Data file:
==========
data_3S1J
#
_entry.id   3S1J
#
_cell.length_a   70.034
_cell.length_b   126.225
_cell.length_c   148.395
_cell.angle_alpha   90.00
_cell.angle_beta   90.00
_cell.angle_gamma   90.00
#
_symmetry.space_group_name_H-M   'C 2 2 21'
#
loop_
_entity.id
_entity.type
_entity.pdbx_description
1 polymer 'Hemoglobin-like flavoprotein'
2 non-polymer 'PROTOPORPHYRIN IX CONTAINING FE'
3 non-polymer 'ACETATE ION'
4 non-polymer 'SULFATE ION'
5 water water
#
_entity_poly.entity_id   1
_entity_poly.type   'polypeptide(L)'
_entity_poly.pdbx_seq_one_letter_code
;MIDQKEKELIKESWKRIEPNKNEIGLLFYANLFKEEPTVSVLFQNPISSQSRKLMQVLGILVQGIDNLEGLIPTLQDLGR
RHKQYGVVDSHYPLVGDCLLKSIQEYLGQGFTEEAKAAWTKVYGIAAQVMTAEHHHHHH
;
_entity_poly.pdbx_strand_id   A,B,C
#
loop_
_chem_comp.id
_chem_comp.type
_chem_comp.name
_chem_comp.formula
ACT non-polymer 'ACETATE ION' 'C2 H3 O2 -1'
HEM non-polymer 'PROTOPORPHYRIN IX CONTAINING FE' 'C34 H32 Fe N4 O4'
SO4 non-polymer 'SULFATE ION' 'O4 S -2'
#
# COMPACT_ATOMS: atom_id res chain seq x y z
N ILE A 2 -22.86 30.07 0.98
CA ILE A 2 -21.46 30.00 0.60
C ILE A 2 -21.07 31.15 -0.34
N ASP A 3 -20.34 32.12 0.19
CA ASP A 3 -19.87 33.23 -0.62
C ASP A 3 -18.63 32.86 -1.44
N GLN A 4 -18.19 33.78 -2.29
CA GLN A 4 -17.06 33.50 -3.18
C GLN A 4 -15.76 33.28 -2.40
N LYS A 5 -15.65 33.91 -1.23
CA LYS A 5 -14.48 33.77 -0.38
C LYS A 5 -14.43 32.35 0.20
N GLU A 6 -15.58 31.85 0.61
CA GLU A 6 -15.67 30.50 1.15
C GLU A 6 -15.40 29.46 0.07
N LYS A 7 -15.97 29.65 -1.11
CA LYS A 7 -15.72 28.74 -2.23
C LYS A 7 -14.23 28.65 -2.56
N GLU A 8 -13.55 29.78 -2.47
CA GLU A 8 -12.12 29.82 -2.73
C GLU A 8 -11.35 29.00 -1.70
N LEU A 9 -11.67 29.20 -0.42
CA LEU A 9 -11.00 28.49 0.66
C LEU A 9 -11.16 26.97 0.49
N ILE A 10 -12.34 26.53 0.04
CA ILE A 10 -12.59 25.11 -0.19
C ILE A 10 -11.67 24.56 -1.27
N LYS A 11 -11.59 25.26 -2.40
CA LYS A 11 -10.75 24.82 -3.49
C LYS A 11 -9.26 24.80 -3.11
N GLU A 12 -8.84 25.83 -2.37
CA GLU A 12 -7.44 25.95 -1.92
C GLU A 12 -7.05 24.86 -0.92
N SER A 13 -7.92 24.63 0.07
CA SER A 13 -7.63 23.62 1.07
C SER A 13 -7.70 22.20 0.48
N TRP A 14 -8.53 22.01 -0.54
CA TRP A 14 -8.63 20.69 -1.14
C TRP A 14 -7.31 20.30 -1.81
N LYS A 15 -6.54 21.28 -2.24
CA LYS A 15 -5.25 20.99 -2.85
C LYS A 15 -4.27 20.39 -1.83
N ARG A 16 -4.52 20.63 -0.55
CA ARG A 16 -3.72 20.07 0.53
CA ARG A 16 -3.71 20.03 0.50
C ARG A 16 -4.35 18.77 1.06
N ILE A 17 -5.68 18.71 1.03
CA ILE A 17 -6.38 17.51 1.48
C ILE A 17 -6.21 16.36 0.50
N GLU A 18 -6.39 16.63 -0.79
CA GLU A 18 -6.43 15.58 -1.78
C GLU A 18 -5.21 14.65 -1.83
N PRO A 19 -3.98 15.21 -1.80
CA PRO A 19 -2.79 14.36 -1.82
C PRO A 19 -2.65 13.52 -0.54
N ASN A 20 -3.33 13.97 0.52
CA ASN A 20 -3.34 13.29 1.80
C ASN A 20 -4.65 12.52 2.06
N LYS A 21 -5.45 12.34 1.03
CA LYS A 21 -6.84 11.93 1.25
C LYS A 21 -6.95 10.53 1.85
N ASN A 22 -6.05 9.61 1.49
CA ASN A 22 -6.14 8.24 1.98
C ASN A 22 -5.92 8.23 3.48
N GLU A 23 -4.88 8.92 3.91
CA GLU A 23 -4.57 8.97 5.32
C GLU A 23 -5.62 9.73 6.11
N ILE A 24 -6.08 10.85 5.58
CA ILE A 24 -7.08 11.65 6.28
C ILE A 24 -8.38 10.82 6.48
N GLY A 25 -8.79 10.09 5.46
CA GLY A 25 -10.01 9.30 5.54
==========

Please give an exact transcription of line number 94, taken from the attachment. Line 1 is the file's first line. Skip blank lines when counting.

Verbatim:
N PRO A 19 -3.98 15.21 -1.80